"I'm going to slag you off on social media"
Three times in the last week, I've heard stories about disgruntled patients who, when their demands haven't been met, have reacted with the threat in my title.
Many years ago I lived for a while in Sarasota on the Gulf Coast of Florida and a regular Friday night dinner destination was St Armand's Circle - literally a roundabout on the water's edge that was bordered by numerous gift shops and restaurants.
Because the places to eat were so many and varied, there was never any doubt that the customer service experience in each one was superlative. The natural law of healthy competition ensured an excellent experience wherever you decided to stop.
Happily, there were enough residents and tourists to keep everyone busy. In the unlikely event of a restaurant being empty, it would be a sure sign that service wasn't up to scratch.
Darwin might have described that as natural selection.
Of course, you don't see a circle of dental practices in our towns and even if you did, it would be difficult to see inside to guage who was busy.
Reviews and social media, however, have placed huge power in the hands of the consumer/patient.
When businesses or freelancers deliver below par customer service, when they don't show up on time or fulfil their promises, when the team deliver a "computer says no" experience, customers, clients and patients can "go public" and bring any shortcomings to the attention of a wide audience.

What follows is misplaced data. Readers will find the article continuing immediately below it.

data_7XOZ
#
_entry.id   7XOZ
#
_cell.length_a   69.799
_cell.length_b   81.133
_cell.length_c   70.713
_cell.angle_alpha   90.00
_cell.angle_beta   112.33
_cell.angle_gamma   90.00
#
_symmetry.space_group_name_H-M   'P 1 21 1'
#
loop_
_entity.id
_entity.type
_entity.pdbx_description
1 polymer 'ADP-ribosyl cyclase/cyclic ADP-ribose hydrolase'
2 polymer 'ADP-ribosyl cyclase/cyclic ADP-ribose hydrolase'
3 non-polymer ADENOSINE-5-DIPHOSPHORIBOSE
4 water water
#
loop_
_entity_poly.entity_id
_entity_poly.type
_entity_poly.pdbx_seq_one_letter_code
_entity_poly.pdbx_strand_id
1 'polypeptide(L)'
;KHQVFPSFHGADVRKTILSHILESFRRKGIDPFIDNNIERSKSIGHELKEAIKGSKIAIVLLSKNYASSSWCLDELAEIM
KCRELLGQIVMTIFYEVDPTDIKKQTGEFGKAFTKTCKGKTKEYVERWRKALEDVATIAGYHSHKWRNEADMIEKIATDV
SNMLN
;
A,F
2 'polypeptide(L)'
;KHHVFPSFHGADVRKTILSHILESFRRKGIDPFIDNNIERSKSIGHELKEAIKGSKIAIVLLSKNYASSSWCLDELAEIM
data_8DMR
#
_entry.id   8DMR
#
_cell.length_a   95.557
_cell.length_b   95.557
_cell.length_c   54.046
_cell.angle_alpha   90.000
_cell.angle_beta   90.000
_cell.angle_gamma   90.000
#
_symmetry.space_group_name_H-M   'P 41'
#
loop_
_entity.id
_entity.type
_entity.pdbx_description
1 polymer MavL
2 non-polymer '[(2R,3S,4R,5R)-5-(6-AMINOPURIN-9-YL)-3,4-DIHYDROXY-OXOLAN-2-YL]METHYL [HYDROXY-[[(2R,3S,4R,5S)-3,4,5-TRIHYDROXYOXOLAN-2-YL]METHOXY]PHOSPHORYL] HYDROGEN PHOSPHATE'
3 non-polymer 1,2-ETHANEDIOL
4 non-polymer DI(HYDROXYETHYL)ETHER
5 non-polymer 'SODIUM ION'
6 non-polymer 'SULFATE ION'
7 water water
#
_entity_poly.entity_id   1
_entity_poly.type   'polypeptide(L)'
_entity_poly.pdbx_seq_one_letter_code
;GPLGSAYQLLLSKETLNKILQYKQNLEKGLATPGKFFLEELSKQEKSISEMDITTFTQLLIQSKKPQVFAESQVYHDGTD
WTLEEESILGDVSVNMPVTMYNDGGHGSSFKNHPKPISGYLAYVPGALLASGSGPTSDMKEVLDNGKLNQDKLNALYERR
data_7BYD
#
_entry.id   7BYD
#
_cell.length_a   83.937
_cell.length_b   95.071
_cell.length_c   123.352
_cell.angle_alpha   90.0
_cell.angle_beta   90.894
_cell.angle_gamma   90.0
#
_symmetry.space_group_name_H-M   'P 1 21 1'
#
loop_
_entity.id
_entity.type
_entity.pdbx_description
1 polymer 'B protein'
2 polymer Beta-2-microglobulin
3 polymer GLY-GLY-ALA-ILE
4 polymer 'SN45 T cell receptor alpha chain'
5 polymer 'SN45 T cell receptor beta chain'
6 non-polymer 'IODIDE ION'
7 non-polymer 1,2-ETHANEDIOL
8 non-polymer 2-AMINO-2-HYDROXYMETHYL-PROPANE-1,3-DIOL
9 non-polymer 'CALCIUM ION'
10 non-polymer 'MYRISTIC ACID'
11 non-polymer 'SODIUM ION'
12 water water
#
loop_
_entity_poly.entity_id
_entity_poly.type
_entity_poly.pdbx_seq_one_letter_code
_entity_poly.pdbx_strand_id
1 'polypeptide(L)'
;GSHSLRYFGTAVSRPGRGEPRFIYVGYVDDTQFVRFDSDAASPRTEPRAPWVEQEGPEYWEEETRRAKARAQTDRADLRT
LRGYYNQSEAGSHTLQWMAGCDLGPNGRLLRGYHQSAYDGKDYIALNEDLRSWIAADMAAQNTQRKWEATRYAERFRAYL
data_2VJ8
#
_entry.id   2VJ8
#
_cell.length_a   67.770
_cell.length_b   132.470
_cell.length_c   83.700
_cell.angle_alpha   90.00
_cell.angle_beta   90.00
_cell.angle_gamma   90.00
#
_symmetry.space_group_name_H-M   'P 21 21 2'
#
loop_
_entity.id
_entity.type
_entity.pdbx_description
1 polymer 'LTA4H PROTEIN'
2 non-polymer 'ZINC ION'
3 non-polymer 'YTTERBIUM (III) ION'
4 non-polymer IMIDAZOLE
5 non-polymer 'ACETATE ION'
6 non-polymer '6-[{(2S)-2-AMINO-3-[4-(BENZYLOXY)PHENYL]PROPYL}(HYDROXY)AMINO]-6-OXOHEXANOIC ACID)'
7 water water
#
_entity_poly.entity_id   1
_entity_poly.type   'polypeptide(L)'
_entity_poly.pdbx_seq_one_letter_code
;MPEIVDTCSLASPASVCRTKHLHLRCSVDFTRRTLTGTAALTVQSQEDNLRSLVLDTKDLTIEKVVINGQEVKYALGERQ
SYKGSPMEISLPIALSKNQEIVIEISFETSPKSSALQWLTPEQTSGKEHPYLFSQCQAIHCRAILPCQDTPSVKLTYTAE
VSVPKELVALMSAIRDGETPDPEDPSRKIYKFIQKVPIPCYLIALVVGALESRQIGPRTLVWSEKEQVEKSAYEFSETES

This is a force for good in the hands of the responsible consumer.
However, there are some consumer terrorists who think it is OK to make the kind of threat embodied in my title.
I've always maintained a very simple rule around this kind of behaviour - don't ever negotiate with terrorists - always call the bluff.
Caller: "If you don't do as I ask, I'm going to slag you off on social media."
Option 1 - softball - Practice: "I appreciate that you feel so strongly Mr. Smith and, of course, you are perfectly entitled to state your feelings in any public environment. In the meantime, the best we can do to try and meet your customer service expectations is to offer X solution."
Option 2 - medium intensity - Practice: "I appreciate that you feel so strongly Mr. Smith but I have to say that I'm finding your comment very intimidating - was that your intention?"
Option 3 - hard ball - Practice: "I appreciate that you feel so strongly Mr. Smith and it seems that here at ABC Dental we are unlikely to be able to meet your customer service expectations, so perhaps it would be better for you to seek another dentist?"
Whatever option you choose, the committed terrorist may still write the review or make the post anyway - so what next?
Step 1 - Quantitative - if the 1-star review is one of 5 reviews - you have a problem. If the 1-star review is one of 105 reviews - the public are savvy and can spot a terrorist;
Step 2 - Qualitative - if the review or post is written as constructive criticism and in a respectful way - respond, acknowledge, explain, offer a solution.
Step 3 - Quarantine - if the review or post is rude and ignorant - maintain radio silence (don't wrestle with the pig in sh*t - the sh*t smells and the pig loves it).
Step 4 - Quash - if the review or post contains offensive or untrue material, frustratingly slow as it can be, report to the site host and ask for removal.
Make sure that your FOH and TCO teams are well informed of this and know what to do when the terrorist strikes. Never negotiate, don't wrestle and call their bluff.
In the meantime, give people a reason to write 5-star reviews and praise you on social media, by delivering a remark-able experience.